The writer of Ephesians has an answer: Live as children of light. Fully embrace it. Let the light that is yours in Christ shine -- try to find what is pleasing to God, what is good and right and true...more
    A Man Born Blind

    This is the story of a miracle that is important mostly as the beginning of the real action of the story. Most often the miracle itself is the centerpiece of the story, but in this instance the focus is on people's reaction to the man who was healed, not the healing itself.
         This can make the lesson easier as a subject for a sermon by providing an alternative to a miraculous healing which can easily be dismissed. A focus on the reactions of the audience can translate quite easily into a contemporary view of modern reactions to Jesus and the stories we hear of his actions....more
    David Kalas
    And there was light
    The significance of light and darkness is evident from the very beginning of scripture. Indeed, from the very beginning, period. “Let there be light” is, famously, the first thing we have a record of God saying. It is the essential first act of creation. And as we continue to read, we discover that it is just the first blow in God’s ongoing combat against darkness.
         Later, the gospel writer picked up on what God did at creation and built upon it. John saw yet another divine victory over darkness in the person and work of Christ. “In him was life,” John wrote, “and the life was the light of all people. The light shines in the darkness, and the darkness did not overcome it” (John 1:4 NRSV)....more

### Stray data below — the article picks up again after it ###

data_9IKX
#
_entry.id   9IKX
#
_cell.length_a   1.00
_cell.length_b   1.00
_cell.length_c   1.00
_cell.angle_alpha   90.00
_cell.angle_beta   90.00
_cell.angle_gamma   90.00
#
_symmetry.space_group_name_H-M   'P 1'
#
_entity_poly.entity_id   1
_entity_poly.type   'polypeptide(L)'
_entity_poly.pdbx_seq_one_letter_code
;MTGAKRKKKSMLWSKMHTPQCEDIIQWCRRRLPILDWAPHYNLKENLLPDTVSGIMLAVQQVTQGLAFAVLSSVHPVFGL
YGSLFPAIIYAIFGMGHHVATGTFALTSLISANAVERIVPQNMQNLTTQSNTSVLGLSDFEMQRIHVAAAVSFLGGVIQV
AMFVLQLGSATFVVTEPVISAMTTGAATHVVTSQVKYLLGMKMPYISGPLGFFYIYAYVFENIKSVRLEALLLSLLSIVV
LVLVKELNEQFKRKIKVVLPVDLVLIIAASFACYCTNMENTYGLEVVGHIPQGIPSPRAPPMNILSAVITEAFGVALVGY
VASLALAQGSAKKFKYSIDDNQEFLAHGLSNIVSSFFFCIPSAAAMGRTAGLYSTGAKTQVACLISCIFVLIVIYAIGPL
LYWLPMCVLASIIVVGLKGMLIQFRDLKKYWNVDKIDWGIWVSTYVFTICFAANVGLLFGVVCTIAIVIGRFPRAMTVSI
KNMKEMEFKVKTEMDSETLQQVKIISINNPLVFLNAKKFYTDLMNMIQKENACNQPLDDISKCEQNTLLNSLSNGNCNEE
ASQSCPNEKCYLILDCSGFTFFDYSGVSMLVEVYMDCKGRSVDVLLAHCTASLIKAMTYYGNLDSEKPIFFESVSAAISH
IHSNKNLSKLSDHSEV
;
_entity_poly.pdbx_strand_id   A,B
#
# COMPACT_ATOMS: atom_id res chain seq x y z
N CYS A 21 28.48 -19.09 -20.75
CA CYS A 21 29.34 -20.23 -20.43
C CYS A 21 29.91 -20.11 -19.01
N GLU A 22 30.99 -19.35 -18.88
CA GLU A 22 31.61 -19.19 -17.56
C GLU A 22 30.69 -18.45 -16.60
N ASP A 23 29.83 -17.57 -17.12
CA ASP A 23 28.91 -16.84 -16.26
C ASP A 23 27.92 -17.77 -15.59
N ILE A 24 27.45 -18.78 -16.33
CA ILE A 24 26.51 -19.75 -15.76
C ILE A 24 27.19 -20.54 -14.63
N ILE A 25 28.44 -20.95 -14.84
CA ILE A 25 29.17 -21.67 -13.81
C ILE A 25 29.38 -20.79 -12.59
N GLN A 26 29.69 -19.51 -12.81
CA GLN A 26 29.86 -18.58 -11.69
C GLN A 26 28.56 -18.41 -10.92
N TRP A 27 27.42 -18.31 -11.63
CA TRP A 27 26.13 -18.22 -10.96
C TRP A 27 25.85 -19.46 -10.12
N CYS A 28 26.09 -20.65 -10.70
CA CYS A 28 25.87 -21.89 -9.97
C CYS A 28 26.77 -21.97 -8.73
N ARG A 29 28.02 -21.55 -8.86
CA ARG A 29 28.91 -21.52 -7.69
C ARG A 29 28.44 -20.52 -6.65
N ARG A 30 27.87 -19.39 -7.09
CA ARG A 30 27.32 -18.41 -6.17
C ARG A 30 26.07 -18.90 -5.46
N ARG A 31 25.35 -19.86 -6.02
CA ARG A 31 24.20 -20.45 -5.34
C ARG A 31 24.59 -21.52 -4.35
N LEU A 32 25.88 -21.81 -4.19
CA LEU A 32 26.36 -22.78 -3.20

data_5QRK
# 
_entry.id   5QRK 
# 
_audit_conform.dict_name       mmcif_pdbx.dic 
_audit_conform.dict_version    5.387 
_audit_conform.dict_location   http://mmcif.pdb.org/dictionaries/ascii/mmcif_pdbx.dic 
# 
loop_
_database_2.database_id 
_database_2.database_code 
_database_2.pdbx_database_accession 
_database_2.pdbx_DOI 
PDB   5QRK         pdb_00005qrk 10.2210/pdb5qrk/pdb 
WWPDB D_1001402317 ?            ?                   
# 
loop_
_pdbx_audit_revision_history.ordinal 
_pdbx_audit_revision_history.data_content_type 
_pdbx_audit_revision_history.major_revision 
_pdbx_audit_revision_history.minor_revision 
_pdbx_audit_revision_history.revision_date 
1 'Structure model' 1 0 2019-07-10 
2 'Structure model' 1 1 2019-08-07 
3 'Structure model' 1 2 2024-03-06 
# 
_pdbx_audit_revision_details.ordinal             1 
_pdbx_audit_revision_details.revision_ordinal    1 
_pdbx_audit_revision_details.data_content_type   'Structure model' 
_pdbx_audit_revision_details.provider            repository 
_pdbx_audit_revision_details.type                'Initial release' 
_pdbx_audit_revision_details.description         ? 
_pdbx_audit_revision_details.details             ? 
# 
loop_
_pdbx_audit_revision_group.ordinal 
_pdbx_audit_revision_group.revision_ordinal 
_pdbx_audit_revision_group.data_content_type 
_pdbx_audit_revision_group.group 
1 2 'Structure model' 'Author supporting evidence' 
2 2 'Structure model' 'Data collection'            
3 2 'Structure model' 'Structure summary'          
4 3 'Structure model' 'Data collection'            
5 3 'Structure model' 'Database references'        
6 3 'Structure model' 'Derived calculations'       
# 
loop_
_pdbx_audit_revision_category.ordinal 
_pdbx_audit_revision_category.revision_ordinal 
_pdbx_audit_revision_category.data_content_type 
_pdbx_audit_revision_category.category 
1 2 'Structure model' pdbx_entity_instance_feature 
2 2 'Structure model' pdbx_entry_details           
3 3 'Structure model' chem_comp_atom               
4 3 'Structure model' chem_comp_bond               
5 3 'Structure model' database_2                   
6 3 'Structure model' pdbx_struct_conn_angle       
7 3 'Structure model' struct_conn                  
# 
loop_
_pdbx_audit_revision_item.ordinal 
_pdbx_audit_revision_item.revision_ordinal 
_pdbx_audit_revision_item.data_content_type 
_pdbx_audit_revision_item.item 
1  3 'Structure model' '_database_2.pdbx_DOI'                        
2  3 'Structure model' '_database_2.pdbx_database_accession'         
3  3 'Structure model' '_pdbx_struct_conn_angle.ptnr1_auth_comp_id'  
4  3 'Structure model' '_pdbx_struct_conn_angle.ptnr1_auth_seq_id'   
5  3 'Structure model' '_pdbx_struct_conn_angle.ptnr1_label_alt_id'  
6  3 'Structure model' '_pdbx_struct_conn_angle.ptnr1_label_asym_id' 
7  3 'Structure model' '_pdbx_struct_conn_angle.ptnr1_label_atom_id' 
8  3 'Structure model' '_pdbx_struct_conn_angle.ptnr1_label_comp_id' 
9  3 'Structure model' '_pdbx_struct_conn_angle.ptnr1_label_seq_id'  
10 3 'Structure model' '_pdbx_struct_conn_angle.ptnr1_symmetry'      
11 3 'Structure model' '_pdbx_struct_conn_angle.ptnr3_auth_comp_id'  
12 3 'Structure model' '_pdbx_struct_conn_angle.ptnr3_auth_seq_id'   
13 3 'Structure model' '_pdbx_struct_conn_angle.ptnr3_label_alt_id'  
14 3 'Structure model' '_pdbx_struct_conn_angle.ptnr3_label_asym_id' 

C. David McKirachan
    Your Staff Comforts Me
    Psalm 23
    There were four of us, American teen aged boys, living in an Ethiopian Orthodox monastery near Addis Ababa. We were there for three months helping to build a school for the local children. There were a dozen or so Ethiopian young men, around our age living with us. It was called an ecumenical encounter....more
    Janice Scott
    How to wake up to a life of radiance
    Anyone who lives in the country will know that there's a particular quality to the darkness of night in the country. For those who live in the town, total darkness is rarely if ever experienced, but in the country the quality of blackness during night hours can be almost absolute. Country people who go out during evening hours in the winter soon get into the habit of carrying a torch, for without some source of light they would be utterly blind....more
    Mary Kay Eichelman
    Mean Lies
    Object: small pieces of poster board that say "Stupid," "Ugly," "Can't do anything right!," "Cheater"
    Let's imagine that there is a new student that comes to your school. They don't have any friends so you invite them to play with you at recess.  But when your other friends see you do that they say things like what are on my cards.  Can you read them with me.  (Read off the cards together.)  It could really be painful hearing these words and you may feel like giving up doing the kind deed....more

Authors of
Lectionary Scripture Notes
Norman A. Beck is the Poehlmann Professor of Theology and Classical Languages and the Chairman of the Department of Theology, Philosophy, and Classical Languages at Texas Lutheran University
Dr. Norman A. Beck
Mark Ellingsen is professor at the Interdenominational Theological Center in Atlanta, Georgia
Dr. Mark Ellingsen